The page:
A man who died after falling from a moving car had been standing on the ledge of the opened passenger’s door just moments before it took off, the Galway West Coronor’s Court was told last week.
Friends spoke of how they had been unaware that Peter Sharkey had still been standing on the passenger door when the car took off sending him sailing into the pitch dark night. Using the car headlights and the light from their mobile phones the friends managed to locate the then 25-year-old who was found lying on his side on the grass verge. Despite their efforts Mr Sharkey, originally from Boheroe, Elphin, Roscommon, was declared brain cell dead in hospital almost two days later.
The coroner’s court heard last Thursday that Mr Sharkey, who at the time had been living at Gort Na Corribe, Headford Road, had been interested in buying a Ford Fiesta from a friend. On November 27, 2006, Mr Sharkey arrived at the house of Andrew Casey in Gurraun, Oranmore, at around 9.20pm. Along with friends they tried to tow-start the Ford Fiesta. According to his deposition, Mr Casey said that he had been sitting in the second car with Keith Parsons and talking to Mr Sharkey. He stressed that he didn’t know at the time that Mr Sharkey had been standing on the ledge of the passenger door because it was “pitch black”.
“I moved off when someone said ‘f**king hell, Sharkey’. I heard a bang and looked in my rear view mirror but didn’t see anything. I shone the headlights on Peter and got out. Peter was moaning and struggling for breath. There was blood coming from his mouth and his nose was broken. He was lying on the grass verge,” said Mr Casey.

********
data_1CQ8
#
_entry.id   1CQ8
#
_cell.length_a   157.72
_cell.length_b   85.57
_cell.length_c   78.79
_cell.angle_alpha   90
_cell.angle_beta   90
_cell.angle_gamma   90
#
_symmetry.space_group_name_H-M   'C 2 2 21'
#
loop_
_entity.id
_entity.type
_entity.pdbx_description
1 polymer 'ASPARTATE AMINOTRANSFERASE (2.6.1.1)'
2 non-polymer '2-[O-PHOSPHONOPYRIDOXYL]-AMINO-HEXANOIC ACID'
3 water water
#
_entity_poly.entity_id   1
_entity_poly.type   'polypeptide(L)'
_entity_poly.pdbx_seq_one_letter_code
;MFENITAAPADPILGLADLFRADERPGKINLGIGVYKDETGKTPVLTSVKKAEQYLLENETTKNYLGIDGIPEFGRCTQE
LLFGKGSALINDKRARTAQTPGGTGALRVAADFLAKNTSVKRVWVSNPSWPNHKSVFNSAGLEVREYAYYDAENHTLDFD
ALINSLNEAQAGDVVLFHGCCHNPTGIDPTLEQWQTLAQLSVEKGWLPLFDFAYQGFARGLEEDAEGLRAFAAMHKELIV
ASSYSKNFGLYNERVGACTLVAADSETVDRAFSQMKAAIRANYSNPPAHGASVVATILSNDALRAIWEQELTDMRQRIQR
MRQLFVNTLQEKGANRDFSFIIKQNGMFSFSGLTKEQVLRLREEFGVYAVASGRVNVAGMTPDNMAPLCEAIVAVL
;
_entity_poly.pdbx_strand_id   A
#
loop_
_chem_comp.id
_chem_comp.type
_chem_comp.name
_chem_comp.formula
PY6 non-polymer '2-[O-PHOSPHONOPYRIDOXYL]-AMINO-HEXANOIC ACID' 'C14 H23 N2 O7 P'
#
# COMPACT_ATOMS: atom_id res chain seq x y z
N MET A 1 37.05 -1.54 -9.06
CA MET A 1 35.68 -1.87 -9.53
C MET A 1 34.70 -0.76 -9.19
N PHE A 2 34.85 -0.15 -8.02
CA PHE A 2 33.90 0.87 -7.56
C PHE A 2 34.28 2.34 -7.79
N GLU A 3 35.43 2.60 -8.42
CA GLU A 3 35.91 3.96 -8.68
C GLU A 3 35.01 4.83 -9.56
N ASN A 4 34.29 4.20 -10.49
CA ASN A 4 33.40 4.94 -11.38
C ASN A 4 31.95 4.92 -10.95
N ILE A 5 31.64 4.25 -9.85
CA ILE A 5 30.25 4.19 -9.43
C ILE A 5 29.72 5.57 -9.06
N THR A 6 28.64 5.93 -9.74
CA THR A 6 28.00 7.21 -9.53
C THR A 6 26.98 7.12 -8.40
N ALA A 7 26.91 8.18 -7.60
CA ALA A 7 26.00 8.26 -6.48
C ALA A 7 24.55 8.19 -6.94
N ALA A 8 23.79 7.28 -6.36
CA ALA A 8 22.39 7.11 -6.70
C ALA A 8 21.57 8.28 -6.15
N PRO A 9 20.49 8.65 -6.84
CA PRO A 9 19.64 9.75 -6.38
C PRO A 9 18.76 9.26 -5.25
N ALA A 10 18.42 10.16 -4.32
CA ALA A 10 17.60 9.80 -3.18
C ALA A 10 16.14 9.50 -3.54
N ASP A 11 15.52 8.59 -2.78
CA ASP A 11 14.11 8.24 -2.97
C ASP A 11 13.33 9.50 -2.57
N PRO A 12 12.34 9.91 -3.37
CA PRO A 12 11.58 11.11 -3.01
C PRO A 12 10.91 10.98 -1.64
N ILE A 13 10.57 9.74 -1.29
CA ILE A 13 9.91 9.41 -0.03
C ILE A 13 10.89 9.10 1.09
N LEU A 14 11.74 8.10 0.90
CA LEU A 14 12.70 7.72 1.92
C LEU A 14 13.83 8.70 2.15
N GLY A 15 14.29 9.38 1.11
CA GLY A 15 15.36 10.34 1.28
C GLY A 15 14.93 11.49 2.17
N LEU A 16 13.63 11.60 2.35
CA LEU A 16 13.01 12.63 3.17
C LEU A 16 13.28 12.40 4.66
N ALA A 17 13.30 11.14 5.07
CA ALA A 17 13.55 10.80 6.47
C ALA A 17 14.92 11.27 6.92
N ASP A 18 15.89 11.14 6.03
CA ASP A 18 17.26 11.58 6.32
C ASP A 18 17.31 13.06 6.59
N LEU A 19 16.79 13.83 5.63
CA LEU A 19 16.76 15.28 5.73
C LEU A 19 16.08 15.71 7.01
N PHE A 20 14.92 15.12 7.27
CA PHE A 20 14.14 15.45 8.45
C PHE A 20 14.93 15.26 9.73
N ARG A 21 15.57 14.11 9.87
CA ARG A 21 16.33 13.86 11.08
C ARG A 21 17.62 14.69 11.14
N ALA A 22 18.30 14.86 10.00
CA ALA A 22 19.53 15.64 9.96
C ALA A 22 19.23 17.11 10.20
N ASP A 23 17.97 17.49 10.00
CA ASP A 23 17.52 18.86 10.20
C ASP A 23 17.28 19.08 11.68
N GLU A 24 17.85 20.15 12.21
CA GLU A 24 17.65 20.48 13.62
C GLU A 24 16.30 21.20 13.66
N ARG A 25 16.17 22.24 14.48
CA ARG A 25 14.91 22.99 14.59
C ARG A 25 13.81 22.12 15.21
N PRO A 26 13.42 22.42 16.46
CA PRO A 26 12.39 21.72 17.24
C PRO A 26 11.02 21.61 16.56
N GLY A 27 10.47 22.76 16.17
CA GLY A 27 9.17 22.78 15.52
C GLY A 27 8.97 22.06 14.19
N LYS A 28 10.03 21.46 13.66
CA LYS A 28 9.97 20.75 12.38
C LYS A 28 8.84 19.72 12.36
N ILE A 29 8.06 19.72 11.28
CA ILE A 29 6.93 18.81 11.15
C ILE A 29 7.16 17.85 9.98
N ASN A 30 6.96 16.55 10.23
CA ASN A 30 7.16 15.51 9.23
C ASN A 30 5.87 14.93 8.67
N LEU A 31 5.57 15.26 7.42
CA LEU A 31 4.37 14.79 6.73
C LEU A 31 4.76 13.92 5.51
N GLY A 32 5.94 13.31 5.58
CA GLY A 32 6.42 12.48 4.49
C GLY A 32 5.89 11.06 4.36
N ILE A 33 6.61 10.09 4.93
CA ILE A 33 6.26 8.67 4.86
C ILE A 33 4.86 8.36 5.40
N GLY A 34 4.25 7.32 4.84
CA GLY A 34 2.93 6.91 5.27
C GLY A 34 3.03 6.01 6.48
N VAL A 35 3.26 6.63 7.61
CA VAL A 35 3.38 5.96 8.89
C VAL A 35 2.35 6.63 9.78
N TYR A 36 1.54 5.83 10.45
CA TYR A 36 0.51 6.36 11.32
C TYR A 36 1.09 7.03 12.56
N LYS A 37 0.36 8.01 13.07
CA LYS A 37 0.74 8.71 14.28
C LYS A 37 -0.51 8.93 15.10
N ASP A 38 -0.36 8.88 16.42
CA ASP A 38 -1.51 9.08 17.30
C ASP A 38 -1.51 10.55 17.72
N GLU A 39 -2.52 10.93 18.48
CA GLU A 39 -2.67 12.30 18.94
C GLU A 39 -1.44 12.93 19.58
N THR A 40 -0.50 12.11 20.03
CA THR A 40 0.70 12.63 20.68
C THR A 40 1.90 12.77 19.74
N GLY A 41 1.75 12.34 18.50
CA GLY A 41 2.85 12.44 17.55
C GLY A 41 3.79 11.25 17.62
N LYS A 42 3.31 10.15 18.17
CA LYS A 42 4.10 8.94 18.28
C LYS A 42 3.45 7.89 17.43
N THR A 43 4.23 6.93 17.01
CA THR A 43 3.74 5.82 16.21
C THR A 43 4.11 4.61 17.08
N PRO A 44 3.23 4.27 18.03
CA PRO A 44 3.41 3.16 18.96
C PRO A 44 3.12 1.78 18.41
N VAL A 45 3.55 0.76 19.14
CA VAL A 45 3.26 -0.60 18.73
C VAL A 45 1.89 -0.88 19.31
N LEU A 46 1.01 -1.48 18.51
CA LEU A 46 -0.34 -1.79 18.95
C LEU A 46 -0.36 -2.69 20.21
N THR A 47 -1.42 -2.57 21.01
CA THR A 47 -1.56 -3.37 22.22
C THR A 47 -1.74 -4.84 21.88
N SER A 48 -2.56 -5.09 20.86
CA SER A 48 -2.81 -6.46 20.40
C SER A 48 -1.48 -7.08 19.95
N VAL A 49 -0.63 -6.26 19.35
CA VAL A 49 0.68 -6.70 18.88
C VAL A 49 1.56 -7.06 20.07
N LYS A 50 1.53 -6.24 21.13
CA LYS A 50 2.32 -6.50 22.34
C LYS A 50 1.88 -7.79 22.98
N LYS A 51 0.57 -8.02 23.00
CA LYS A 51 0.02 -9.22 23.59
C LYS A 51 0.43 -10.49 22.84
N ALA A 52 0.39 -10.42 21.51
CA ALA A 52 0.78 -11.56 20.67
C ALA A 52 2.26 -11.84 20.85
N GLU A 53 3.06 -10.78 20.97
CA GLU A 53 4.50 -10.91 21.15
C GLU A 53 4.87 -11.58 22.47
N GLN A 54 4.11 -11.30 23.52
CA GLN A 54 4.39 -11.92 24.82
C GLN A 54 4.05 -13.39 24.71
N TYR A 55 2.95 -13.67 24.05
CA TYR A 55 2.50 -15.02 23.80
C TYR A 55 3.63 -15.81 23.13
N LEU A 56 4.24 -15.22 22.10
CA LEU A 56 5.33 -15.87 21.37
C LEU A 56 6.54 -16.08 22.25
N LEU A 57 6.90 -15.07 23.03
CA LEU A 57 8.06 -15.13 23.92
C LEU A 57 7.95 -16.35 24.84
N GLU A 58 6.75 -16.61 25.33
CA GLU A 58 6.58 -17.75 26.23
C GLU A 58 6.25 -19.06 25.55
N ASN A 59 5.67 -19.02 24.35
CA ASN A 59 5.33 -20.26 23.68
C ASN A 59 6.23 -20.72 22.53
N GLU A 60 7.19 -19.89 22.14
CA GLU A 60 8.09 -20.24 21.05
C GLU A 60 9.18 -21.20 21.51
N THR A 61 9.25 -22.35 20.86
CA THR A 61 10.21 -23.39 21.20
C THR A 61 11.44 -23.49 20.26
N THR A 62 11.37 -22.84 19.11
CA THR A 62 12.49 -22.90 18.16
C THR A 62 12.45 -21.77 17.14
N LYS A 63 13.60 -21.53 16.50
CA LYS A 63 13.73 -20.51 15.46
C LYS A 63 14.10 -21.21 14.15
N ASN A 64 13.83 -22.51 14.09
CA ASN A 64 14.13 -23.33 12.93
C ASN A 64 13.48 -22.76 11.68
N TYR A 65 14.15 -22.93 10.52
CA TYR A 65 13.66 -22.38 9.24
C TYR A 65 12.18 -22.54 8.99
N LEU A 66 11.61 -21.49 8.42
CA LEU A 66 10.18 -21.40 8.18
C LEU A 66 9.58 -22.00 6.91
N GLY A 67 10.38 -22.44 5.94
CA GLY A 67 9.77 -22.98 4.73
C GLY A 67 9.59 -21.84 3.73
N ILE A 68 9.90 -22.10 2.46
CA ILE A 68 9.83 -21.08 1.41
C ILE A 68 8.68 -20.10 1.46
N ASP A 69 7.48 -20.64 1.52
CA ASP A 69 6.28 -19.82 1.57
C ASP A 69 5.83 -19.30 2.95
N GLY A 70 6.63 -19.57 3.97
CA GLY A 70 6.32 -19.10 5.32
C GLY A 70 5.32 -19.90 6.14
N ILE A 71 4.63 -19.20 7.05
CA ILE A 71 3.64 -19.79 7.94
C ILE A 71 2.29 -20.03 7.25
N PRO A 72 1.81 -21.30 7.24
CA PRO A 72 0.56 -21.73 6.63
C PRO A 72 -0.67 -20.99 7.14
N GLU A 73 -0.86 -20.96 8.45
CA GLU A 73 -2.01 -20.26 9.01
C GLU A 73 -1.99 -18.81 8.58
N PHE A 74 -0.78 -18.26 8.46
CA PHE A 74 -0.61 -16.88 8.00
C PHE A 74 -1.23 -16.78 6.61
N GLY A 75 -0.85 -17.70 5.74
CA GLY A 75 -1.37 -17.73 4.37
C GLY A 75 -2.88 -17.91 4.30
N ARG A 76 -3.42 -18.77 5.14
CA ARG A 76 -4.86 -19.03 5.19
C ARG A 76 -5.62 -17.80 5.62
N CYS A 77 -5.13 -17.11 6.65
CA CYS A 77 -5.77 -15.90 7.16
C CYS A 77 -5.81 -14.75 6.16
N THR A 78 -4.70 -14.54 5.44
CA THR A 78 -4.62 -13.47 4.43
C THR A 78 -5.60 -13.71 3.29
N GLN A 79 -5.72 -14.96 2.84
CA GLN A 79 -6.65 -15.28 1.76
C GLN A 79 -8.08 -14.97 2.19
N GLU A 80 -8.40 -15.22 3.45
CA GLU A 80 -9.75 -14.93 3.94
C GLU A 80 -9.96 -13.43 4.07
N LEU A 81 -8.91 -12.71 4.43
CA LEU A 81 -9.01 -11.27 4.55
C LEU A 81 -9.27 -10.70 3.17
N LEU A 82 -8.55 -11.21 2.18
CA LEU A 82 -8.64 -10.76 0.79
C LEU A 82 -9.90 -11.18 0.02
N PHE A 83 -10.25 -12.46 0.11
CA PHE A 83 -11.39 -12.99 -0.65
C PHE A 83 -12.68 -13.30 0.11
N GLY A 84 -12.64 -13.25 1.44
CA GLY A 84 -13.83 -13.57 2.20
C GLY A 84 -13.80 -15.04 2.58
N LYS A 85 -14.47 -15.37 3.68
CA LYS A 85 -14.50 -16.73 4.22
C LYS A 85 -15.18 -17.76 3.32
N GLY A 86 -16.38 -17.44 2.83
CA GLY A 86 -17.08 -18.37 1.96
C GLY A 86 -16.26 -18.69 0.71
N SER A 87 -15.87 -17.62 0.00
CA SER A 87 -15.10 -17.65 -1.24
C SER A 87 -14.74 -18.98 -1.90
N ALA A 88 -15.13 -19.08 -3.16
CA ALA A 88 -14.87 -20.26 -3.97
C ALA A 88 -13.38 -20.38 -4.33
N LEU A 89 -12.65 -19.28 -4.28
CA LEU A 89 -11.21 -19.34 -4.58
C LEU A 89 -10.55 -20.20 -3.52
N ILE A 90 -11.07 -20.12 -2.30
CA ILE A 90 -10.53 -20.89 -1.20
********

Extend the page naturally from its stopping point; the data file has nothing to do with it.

Mr Parsons’ deposition also confirmed that Mr Sharkey had been standing on the ledge of the passenger door and was holding onto the roof. “I thought he jumped, that he was play-acting. We walked down the road and could hear heavy breathing. We used the light from our mobile phone and he was lying on his side in the grass. Peter was moving his upper body and hands but he didn’t respond to us,” said Mr Parsons who stressed that none of them, including Mr Sharkey, had taken any drink.
Lifeline ambulance service technician Jenny McCabe said that a call was received at 9.45pm regarding a man who had fallen out of a moving car. When she arrived at the scene at 9.55pm she found Mr Sharkey lying on his side with a jumper supported his head and he was unresponsive.
When questioned by the coronor Dr Ciarán McLoughlin, forensic traffic collisions engineer, Sgt Seamus O’Regan, said there were numerous stones scattered on the grass verge and that it was very likely that a person falling would be in contact with these stones. Examinations carried out by the Scenes of Crime Unit found that rub marks were streaked across the roof of the car and were made by someone’s fingers.
The coronor was also told that Mr Sharkey had suffered severe head injuries and that brain stem tests were carried out. On November 29, 2006, at 12.30pm Mr Sharkey was declared brain dead and it was decided to switch off the monitors and ventilators. A post-mortem was carried out the following day and it confirmed that the cause of death had been an acute traumatic injury to the upper spinal cord and brain stem. The secondary cause of death had been a haemorrhage in the brain within a confined space forcing the brain down into the base of the skull. The jury were agreeable with the verdict of the cause of death.